Euro 2022: Here is everything you need to know

England will host across 10 venues, including Wembley Stadium, Old Trafford and Stadium MK

Wasn’t this supposed to be Euro 2021?

It was. But then Covid did its thing and the tournament was postponed from last summer.

Who’s hosting it?

England — 10 venues will be used in all, including Wembley Stadium, which will host the final. The others are Old Trafford (Manchester), St Mary’s (Southampton), Amex Stadium (Brighton), Stadium MK (Milton Keynes), Brentford Community Stadium, Leigh Sports Village (Greater Manchester), Bramall Lane (Sheffield), Academy Stadium (Manchester) and New York Stadium (Rotherham).

Is football coming home?

Well, England have never won the European Championships, their best efforts coming in the inaugural 1984 tournament and in 2009 when they reached the final, so if they win it this time around it’ll be the trophy’s first stay in Blighty.

Which nations have qualified for Euro 2022?

With their European rankings in brackets, here goes: Sweden (1), France (2), Netherlands (3), Germany (4), Spain (5), England (6), Norway (7), Italy (8), Denmark (9), Iceland (10), Belgium (11), Switzerland (12), Austria (13), Finland (18), Portugal (19), Northern Ireland (28).

So Sweden are the favourites?

Funnily enough, no. In fact, in the odds for the tournament, they’re only about sixth in the running; Spain, England, reigning champions the Netherlands, France and Germany all ahead of them.

How close did the Republic of Ireland come to qualifying for the tournament?

Close-ish. They came third in their group behind runaway winners Sweden and two points behind runners-up Ukraine — who went in to a play-off where they lost 4-1 on aggregate to Northern Ireland, who qualified for their first major tournament.

What’s the format?

Standard enough. The 16 teams are in four groups of four, the top two in each progressing to the quarter-finals.

Which nations have been the most successful in the European Championships?

Germany, by a country mile. They’ve won eight of the 12 tournaments since it all kicked off in 1984; Sweden (1984) and Norway (1987, 1993) the only other nations to triumph until the Netherlands won it last time around. There ended Germany’s quest for a seven in a row.

Can I see the tournament on TV?

You most certainly can. RTÉ and the BBC will have live coverage of all 31 games across their various platforms.

But isn’t girly football rubbish?

Tune in to Euro 2022, and come back to us. You’ll be mightily impressed.

Four to watch

Alexia Putellas (Spain)

The best in the business, as her Ballon d’Or award last year confirmed, the 28-year-old Barcelona midfielder is simply a joy to watch. She’s most often compared with Andrés Iniesta, a player who can unlock the most stubborn of defences while chipping in with plenty of goals — she was the top scorer in last season’s Champions League. If Spain are to live up to their favourite’s tag at Euro 2022, they’ll need Putellas to be at her imperial best.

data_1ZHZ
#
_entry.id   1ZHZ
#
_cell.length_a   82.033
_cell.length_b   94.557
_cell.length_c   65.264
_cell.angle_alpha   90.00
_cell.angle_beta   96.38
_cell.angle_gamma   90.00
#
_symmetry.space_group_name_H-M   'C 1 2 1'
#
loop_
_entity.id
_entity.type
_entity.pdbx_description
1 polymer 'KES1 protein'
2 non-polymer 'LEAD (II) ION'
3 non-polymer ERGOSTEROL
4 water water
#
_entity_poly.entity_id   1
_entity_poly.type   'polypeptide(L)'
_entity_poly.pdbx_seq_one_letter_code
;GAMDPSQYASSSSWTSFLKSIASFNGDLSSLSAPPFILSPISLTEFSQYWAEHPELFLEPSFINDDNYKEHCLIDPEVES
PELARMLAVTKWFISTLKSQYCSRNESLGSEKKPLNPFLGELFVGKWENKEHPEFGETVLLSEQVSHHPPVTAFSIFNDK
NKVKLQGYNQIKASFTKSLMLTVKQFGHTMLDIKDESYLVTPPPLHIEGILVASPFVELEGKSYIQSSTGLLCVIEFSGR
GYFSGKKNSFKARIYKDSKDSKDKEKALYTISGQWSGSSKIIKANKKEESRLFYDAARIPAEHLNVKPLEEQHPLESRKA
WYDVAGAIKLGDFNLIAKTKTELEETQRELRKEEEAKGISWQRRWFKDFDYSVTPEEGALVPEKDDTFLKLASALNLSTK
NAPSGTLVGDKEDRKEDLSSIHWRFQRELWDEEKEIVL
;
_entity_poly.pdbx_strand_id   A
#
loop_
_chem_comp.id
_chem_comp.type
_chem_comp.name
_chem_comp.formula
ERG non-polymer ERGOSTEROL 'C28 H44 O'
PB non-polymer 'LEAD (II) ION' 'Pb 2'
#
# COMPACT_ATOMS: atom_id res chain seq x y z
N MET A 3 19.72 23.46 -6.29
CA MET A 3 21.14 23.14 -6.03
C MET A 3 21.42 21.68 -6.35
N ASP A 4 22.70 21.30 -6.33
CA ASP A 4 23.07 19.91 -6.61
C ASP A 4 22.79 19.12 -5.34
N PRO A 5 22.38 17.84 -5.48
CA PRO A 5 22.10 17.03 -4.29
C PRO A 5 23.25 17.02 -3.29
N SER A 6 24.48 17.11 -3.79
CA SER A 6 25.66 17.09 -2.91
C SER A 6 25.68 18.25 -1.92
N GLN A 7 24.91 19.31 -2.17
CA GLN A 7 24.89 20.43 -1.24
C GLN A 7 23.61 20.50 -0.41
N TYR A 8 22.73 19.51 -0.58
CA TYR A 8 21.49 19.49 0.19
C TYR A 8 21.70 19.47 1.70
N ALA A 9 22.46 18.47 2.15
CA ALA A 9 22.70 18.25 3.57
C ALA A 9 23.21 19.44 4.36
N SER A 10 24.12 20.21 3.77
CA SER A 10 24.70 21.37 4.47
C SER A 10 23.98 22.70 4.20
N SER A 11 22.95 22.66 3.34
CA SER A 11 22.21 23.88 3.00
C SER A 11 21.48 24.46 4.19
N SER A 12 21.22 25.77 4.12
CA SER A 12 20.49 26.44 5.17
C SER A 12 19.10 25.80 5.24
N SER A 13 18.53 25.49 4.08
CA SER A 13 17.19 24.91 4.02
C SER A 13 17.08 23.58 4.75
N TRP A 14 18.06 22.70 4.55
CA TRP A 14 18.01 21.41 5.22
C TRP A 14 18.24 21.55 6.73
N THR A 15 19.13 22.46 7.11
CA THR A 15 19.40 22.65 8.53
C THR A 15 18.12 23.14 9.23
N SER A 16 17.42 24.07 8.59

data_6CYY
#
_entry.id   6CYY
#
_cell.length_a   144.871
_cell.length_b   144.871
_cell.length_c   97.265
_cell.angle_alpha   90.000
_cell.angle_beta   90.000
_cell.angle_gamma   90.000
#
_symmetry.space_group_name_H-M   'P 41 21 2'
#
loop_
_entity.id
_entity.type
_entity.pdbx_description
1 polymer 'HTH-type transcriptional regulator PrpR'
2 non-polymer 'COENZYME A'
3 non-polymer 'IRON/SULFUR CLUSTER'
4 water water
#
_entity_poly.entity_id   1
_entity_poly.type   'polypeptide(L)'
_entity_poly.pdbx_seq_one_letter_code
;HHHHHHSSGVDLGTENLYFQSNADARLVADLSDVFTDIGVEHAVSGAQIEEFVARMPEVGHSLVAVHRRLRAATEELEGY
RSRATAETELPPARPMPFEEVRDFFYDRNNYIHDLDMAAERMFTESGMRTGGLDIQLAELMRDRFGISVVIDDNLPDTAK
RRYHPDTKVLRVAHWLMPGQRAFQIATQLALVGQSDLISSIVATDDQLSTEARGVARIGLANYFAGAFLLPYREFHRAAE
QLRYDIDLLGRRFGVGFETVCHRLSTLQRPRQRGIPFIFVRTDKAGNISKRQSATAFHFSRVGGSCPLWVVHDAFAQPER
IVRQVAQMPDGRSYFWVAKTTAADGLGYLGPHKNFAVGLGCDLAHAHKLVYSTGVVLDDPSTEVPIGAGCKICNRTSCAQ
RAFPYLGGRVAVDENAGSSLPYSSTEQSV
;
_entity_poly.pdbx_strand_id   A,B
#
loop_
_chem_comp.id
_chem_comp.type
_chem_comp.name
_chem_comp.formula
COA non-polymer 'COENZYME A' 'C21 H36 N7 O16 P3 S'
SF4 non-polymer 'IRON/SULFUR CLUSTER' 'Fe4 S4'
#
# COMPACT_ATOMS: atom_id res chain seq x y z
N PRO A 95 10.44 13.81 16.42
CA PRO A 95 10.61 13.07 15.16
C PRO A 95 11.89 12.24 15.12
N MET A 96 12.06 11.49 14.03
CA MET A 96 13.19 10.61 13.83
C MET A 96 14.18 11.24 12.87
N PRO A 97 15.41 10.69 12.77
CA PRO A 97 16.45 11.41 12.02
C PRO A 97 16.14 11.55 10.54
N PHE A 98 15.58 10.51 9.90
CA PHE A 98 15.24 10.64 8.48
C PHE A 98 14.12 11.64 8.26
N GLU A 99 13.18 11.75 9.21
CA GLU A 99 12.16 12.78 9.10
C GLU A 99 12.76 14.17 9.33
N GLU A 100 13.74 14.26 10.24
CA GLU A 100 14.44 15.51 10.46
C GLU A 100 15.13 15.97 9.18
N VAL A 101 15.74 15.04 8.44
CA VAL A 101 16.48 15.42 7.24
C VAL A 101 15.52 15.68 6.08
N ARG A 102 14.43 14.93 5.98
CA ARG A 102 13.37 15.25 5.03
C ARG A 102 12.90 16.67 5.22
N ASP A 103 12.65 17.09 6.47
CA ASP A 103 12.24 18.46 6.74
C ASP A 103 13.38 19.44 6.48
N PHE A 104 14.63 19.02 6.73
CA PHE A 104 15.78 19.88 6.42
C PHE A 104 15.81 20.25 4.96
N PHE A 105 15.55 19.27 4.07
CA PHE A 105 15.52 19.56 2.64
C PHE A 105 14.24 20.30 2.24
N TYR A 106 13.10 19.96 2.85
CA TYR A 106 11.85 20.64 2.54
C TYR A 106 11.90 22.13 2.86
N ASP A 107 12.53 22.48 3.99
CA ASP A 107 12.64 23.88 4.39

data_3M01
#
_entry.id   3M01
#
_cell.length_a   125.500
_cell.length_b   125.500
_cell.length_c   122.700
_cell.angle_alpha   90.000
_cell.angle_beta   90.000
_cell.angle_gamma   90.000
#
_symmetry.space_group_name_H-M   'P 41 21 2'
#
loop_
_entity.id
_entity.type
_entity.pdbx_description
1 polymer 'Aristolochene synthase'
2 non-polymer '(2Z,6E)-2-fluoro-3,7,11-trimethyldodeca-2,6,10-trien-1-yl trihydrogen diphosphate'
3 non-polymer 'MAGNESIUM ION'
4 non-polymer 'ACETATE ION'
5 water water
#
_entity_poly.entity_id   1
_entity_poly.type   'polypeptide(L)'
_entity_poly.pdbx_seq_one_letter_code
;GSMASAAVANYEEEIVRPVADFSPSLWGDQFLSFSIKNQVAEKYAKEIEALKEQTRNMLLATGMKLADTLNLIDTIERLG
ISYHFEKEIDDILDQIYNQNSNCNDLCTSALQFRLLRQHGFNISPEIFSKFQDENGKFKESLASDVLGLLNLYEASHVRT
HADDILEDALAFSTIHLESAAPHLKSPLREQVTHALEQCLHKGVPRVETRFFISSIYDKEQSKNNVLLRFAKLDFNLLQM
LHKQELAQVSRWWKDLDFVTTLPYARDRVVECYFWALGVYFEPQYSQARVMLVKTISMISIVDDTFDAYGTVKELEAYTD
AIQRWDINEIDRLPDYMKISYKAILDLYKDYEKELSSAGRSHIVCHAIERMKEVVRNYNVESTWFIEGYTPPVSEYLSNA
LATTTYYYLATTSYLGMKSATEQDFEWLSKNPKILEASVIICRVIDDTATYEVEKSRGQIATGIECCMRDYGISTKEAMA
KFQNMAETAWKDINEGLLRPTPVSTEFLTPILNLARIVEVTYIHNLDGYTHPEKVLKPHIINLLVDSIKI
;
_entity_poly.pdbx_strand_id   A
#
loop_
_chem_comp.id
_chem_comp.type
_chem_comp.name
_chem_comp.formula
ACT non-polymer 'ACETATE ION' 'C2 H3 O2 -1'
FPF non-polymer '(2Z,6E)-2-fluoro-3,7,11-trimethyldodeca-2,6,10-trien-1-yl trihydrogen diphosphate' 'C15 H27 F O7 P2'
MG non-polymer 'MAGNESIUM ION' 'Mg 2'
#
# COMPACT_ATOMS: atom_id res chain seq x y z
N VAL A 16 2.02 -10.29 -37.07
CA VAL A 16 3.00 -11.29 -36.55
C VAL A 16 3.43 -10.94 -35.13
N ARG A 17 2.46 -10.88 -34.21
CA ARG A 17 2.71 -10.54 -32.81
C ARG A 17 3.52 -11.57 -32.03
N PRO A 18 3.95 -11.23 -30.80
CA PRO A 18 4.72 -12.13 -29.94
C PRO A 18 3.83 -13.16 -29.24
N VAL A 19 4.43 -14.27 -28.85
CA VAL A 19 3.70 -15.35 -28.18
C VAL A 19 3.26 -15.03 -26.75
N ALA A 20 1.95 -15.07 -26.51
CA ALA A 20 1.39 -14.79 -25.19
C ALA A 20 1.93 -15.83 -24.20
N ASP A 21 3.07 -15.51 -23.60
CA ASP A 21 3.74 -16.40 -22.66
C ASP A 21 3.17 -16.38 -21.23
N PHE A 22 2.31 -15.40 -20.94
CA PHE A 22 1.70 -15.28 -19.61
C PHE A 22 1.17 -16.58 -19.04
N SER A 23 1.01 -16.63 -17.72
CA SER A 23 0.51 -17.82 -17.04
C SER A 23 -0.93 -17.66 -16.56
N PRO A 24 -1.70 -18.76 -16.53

Lauren Hemp (England)

There are a whole pile of Grade A players in the England squad, but few excite the hosts more than Manchester City left-winger Lauren Hemp. The 21-year-old has won the PFA Young Player of the Year award in four of the last five seasons, and since making her senior England debut she has scored seven goals in 21 appearances. A pacy dribbler, she’s a right-back’s worst nightmare. Expect to see her team-mates feeding her plenty of ball.

Ada Hegerberg (Norway)

Back in March, the Lyon striker ended her five-year self-imposed exile from international football, her protest against what she said was the Norwegian federation’s disrespect for the women’s game. Euro 2022 will, then, be graced by one of the greats of the game, the 26-year-old having amassed an abundance of honours, including six Champions League titles with Lyon and the inaugural Ballon d’Or Féminin back in 2018. International football was poorer for her absence.

Marie-Antoinette Katoto (France)

The Paris Saint-Germain striker is regarded as one of the very best in women’s football, coming close to averaging a goal a game for club and country since her senior international debut in 2018, oft leaving the opposition eating cake. France are a conundrum going into this tournament, player clashes with their coach suggesting it is an unhappy camp, but if the likes of Katoto can rise to the occasion and set aside that strife, then they will be serious contenders.

Mary Hannigan

Mary Hannigan

Mary Hannigan is a sports writer with The Irish Times